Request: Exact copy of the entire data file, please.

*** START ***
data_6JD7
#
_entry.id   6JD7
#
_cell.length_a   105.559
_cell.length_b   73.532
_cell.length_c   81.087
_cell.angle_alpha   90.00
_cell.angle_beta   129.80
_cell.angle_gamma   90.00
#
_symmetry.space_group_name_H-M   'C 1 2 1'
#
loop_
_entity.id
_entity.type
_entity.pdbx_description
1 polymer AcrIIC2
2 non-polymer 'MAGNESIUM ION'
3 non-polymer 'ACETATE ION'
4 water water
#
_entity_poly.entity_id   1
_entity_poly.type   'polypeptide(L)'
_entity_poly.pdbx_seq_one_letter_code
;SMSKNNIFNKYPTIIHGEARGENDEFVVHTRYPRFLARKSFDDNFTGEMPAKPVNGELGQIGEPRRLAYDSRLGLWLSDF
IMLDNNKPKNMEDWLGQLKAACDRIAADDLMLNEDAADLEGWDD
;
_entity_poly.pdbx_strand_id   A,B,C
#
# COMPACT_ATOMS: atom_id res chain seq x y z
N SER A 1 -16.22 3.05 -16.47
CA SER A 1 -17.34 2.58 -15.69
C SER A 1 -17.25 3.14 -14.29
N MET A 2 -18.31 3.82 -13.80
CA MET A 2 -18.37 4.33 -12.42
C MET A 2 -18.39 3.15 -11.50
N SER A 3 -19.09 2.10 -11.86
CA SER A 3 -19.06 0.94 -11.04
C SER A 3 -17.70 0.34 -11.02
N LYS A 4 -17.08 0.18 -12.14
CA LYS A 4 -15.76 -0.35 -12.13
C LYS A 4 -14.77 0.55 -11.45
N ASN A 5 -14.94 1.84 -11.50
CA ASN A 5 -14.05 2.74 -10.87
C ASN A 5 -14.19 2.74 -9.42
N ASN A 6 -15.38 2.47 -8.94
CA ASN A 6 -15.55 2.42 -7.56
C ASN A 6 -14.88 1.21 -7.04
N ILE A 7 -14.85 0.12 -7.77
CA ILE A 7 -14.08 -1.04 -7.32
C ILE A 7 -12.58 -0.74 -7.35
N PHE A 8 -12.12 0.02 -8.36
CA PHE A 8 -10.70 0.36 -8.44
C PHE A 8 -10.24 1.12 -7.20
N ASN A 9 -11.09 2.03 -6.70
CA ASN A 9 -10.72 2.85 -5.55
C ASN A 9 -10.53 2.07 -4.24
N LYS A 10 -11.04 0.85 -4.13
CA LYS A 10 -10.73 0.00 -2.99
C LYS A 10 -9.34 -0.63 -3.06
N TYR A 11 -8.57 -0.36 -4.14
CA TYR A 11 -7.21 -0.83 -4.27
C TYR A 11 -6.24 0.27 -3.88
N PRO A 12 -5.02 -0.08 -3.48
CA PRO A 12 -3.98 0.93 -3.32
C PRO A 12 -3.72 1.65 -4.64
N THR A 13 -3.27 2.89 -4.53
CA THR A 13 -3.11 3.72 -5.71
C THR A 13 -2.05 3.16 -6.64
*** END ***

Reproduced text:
data_6JD7
#
_entry.id   6JD7
#
_cell.length_a   105.559
_cell.length_b   73.532
_cell.length_c   81.087
_cell.angle_alpha   90.00
_cell.angle_beta   129.80
_cell.angle_gamma   90.00
#
_symmetry.space_group_name_H-M   'C 1 2 1'
#
loop_
_entity.id
_entity.type
_entity.pdbx_description
1 polymer AcrIIC2
2 non-polymer 'MAGNESIUM ION'
3 non-polymer 'ACETATE ION'
4 water water
#
_entity_poly.entity_id   1
_entity_poly.type   'polypeptide(L)'
_entity_poly.pdbx_seq_one_letter_code
;SMSKNNIFNKYPTIIHGEARGENDEFVVHTRYPRFLARKSFDDNFTGEMPAKPVNGELGQIGEPRRLAYDSRLGLWLSDF
IMLDNNKPKNMEDWLGQLKAACDRIAADDLMLNEDAADLEGWDD
;
_entity_poly.pdbx_strand_id   A,B,C
#
# COMPACT_ATOMS: atom_id res chain seq x y z
N SER A 1 -16.22 3.05 -16.47
CA SER A 1 -17.34 2.58 -15.69
C SER A 1 -17.25 3.14 -14.29
N MET A 2 -18.31 3.82 -13.80
CA MET A 2 -18.37 4.33 -12.42
C MET A 2 -18.39 3.15 -11.50
N SER A 3 -19.09 2.10 -11.86
CA SER A 3 -19.06 0.94 -11.04
C SER A 3 -17.70 0.34 -11.02
N LYS A 4 -17.08 0.18 -12.14
CA LYS A 4 -15.76 -0.35 -12.13
C LYS A 4 -14.77 0.55 -11.45
N ASN A 5 -14.94 1.84 -11.50
CA ASN A 5 -14.05 2.74 -10.87
C ASN A 5 -14.19 2.74 -9.42
N ASN A 6 -15.38 2.47 -8.94
CA ASN A 6 -15.55 2.42 -7.56
C ASN A 6 -14.88 1.21 -7.04
N ILE A 7 -14.85 0.12 -7.77
CA ILE A 7 -14.08 -1.04 -7.32
C ILE A 7 -12.58 -0.74 -7.35
N PHE A 8 -12.12 0.02 -8.36
CA PHE A 8 -10.70 0.36 -8.44
C PHE A 8 -10.24 1.12 -7.20
N ASN A 9 -11.09 2.03 -6.70
CA ASN A 9 -10.72 2.85 -5.55
C ASN A 9 -10.53 2.07 -4.24
N LYS A 10 -11.04 0.85 -4.13
CA LYS A 10 -10.73 0.00 -2.99
C LYS A 10 -9.34 -0.63 -3.06
N TYR A 11 -8.57 -0.36 -4.14
CA TYR A 11 -7.21 -0.83 -4.27
C TYR A 11 -6.24 0.27 -3.88
N PRO A 12 -5.02 -0.08 -3.48
CA PRO A 12 -3.98 0.93 -3.32
C PRO A 12 -3.72 1.65 -4.64
N THR A 13 -3.27 2.89 -4.53
CA THR A 13 -3.11 3.72 -5.71
C THR A 13 -2.05 3.16 -6.64